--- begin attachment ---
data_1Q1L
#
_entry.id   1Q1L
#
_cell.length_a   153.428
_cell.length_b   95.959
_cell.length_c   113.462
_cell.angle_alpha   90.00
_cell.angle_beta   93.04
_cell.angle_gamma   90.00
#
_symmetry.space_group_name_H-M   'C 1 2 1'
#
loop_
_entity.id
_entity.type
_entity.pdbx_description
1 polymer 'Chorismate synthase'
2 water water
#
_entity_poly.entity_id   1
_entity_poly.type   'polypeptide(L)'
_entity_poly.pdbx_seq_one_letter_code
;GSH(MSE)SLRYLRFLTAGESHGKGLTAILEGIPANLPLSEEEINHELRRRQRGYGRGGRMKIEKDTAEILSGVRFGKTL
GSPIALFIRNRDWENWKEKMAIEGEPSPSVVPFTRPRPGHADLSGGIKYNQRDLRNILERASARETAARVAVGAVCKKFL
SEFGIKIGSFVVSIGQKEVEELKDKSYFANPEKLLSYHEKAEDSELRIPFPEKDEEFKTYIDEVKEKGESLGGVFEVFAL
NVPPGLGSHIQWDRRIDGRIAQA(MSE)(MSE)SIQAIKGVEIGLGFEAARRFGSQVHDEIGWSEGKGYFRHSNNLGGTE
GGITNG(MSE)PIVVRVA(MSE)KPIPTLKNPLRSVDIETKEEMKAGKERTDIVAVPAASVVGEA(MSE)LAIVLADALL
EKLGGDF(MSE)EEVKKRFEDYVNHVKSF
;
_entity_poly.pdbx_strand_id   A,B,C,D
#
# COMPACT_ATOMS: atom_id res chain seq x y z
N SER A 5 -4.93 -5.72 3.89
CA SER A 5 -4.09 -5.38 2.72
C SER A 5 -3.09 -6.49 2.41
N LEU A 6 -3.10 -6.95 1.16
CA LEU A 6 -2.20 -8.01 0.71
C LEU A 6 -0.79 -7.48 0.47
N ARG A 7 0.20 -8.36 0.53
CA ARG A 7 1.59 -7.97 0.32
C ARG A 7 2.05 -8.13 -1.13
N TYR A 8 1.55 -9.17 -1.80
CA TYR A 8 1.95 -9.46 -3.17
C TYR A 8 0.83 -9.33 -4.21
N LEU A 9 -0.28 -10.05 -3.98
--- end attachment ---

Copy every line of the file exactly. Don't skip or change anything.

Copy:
data_1Q1L
#
_entry.id   1Q1L
#
_cell.length_a   153.428
_cell.length_b   95.959
_cell.length_c   113.462
_cell.angle_alpha   90.00
_cell.angle_beta   93.04
_cell.angle_gamma   90.00
#
_symmetry.space_group_name_H-M   'C 1 2 1'
#
loop_
_entity.id
_entity.type
_entity.pdbx_description
1 polymer 'Chorismate synthase'
2 water water
#
_entity_poly.entity_id   1
_entity_poly.type   'polypeptide(L)'
_entity_poly.pdbx_seq_one_letter_code
;GSH(MSE)SLRYLRFLTAGESHGKGLTAILEGIPANLPLSEEEINHELRRRQRGYGRGGRMKIEKDTAEILSGVRFGKTL
GSPIALFIRNRDWENWKEKMAIEGEPSPSVVPFTRPRPGHADLSGGIKYNQRDLRNILERASARETAARVAVGAVCKKFL
SEFGIKIGSFVVSIGQKEVEELKDKSYFANPEKLLSYHEKAEDSELRIPFPEKDEEFKTYIDEVKEKGESLGGVFEVFAL
NVPPGLGSHIQWDRRIDGRIAQA(MSE)(MSE)SIQAIKGVEIGLGFEAARRFGSQVHDEIGWSEGKGYFRHSNNLGGTE
GGITNG(MSE)PIVVRVA(MSE)KPIPTLKNPLRSVDIETKEEMKAGKERTDIVAVPAASVVGEA(MSE)LAIVLADALL
EKLGGDF(MSE)EEVKKRFEDYVNHVKSF
;
_entity_poly.pdbx_strand_id   A,B,C,D
#
# COMPACT_ATOMS: atom_id res chain seq x y z
N SER A 5 -4.93 -5.72 3.89
CA SER A 5 -4.09 -5.38 2.72
C SER A 5 -3.09 -6.49 2.41
N LEU A 6 -3.10 -6.95 1.16
CA LEU A 6 -2.20 -8.01 0.71
C LEU A 6 -0.79 -7.48 0.47
N ARG A 7 0.20 -8.36 0.53
CA ARG A 7 1.59 -7.97 0.32
C ARG A 7 2.05 -8.13 -1.13
N TYR A 8 1.55 -9.17 -1.80
CA TYR A 8 1.95 -9.46 -3.17
C TYR A 8 0.83 -9.33 -4.21
N LEU A 9 -0.28 -10.05 -3.98